My 22 month old son has only said, "No" and "DaDa" once each. He has said something "sounding" like "DaDa" every once in a while. Once when he was sick (about two months ago) he did say,
"I need DaDa" (it was right after he had vomited, due to flu). He makes noises "oohs" & "aahs" and such. He really enjoys music, whenever he watches his programs, Disney movies or sees a commerical on TV he starts trying to sing & hums and he dances to the music. I am a stay at home mom, so he doesn't attend daycare or such. My husband and I are worried that we are doing something wrong or as it might be, that there's something we aren't doing. We have started sign language with him, and he understands several of them. He even signs a few of them. Any information you might be able to provide us is greatly appreciated.
While most children of your son's age would have progressed further than he has re: speech and language, children do vary greatly in their acquisition of particular skills. But it would be sensible to have your son evaluated by a pediatric speech and language specialist. And continue to use spoken language. It will not be helpful to use sign - this will not boost his speech proficiency. One of the drives toward development of speech is the need to convey wants, desires, etc.
Having 2 speech delayed children, I would like to very respectfully disagree with the good doctor about the use of sign language. By giving a child unable to communicate verbally another mode of communication, it aleviates a tremendous amount of frustration on the part of the child and the adults needing to understand his/her needs. Key to using sign language is verbalizing the word along with the sign, thus there is still an emphasis on the use of spoken language. Historically, as the child gains the ability to speak, the sign is dropped when they can make their needs known clearly.
There is even a movement afoot encouraging the use of sign language with infants and young children, and we have had tremendous success with this with our non speech delayed child also. Sign language is not a preferred mode of communication by a child, thus when the ability to verbalize is there, they will move to the easier form of communication.
Kass, proud mom to three amazing kiddo's
I agree with you Kass. Our 14 month old son has been taught sign since he was seven months old. Not only has it decreased his frustration level but it has also helped him learn language skills. His doctor is amazed by his use of sign and spoken. All the research points to this being a true. I would highly recommend it to any parent.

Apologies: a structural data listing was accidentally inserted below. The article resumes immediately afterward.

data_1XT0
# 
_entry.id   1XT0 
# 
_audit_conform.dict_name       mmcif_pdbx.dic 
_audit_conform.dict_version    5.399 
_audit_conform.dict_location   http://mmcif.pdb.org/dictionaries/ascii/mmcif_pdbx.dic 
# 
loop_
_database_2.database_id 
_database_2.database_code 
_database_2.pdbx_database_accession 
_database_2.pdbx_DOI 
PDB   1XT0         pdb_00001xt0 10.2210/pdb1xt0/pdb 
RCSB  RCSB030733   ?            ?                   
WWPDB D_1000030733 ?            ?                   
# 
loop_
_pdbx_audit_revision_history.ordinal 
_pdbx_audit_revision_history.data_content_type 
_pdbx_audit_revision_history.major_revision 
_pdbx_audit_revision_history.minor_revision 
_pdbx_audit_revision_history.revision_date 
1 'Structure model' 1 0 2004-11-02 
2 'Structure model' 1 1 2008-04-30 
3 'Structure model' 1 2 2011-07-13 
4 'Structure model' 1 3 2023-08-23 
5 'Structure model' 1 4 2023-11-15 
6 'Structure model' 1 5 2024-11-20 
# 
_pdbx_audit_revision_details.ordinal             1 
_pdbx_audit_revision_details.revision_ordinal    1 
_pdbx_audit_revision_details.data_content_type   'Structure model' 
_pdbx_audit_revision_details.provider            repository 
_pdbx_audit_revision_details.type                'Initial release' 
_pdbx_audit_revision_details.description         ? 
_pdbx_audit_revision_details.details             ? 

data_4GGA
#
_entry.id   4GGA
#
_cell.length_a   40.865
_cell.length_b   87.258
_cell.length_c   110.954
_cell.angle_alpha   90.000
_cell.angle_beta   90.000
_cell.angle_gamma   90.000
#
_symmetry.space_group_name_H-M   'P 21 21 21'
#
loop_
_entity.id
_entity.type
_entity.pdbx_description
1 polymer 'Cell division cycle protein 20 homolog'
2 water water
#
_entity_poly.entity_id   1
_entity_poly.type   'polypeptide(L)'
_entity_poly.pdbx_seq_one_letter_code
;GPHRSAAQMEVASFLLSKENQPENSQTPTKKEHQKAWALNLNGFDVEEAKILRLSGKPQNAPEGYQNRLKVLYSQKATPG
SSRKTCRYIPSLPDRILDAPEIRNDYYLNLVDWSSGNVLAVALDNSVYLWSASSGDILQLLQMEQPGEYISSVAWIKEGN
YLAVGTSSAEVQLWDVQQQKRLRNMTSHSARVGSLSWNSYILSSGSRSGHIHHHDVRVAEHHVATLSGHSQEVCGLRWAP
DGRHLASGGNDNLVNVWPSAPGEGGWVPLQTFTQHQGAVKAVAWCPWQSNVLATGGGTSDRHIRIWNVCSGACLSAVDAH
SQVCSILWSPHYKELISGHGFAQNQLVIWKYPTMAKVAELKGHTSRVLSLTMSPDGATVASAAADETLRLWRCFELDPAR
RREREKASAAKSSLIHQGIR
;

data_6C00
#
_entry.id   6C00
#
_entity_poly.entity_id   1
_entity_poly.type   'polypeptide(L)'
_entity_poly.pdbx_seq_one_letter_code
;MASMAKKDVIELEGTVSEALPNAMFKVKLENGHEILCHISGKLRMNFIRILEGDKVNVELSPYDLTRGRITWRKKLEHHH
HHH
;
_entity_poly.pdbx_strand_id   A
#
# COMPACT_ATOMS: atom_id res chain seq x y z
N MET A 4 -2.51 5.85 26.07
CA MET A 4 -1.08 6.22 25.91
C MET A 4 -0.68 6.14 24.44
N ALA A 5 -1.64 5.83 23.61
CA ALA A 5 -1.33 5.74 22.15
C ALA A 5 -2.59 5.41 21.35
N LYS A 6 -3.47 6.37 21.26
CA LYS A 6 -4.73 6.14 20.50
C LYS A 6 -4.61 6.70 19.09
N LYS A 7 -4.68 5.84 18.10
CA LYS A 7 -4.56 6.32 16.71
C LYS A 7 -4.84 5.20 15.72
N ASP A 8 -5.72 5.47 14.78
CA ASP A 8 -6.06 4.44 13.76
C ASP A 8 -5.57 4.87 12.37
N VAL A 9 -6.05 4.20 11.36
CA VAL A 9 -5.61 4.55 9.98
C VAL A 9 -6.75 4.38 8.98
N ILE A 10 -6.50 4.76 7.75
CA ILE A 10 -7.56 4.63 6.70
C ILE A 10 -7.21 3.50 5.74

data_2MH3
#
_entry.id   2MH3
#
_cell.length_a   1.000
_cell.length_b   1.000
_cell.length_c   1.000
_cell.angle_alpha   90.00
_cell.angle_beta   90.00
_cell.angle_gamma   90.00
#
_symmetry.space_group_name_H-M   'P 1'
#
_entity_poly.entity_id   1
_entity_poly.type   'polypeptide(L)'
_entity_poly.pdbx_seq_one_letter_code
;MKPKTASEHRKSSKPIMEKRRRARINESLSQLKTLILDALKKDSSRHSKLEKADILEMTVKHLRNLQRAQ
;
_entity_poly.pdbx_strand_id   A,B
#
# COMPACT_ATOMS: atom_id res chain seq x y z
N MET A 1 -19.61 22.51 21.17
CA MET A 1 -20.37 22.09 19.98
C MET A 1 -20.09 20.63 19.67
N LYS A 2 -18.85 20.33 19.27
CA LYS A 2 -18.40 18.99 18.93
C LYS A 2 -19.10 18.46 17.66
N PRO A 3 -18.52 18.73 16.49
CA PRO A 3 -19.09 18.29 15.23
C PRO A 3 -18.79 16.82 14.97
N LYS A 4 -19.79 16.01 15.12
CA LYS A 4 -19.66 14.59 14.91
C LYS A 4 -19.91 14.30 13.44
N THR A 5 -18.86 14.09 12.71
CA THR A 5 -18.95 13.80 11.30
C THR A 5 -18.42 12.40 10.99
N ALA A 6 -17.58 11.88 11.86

He is really starting to put words to all of his signs and I've heard that by two or three they forget the signing as they learn more words.
Please call you county's Department of Health (Early Intervention Office) and they will come to your home to have your child evaluated. This is all free of charge. If your child is shown to be more than 33% delayed in speech and language, you child will be eligible for speech therapy and any other related services. Please do this BEFORE you child turns three years of age - actually the earlier you have your child evaluated, the better. Remember - everything is at no cost to you.
If you have any questions, please email me ***@****. Early Intervention is the best thing you can do for your child - trust me!
I agree fully with the comments - sign language, or any other non-verbal appropriate system of communication, will facilitate development of a communication system onto which verbal language can be mapped. In clinical practice, I have seen the frustrations of many "non-verbal" "languageless" (is that a word?) children who, by school entry level, display not only speech, language, learning and cognitive delays, but also severe behavioral problems that interfer with the efforts to overcome the these delays. The best advise in my opinion, is that given above. I would also suggest that you obtain full evaluations from an Audiologist and an Optometrist to rule out hearing or visual problems. Then obtain an evaluation from a Speech and Language Pathologist. Good luck with the signing.
Our daughter, aged 28 months, still has very few words (says Mummy and cat clearly(!) but does not say daddy or use her own name. She has congenital hypothroidism, which I understand can, in some cases, cause speech deficit. We have had a speech therapy referal, but here in England, these things can take up to 4 months. Does anyone have any experience of this condition? We are finding it hard to get any clear information.
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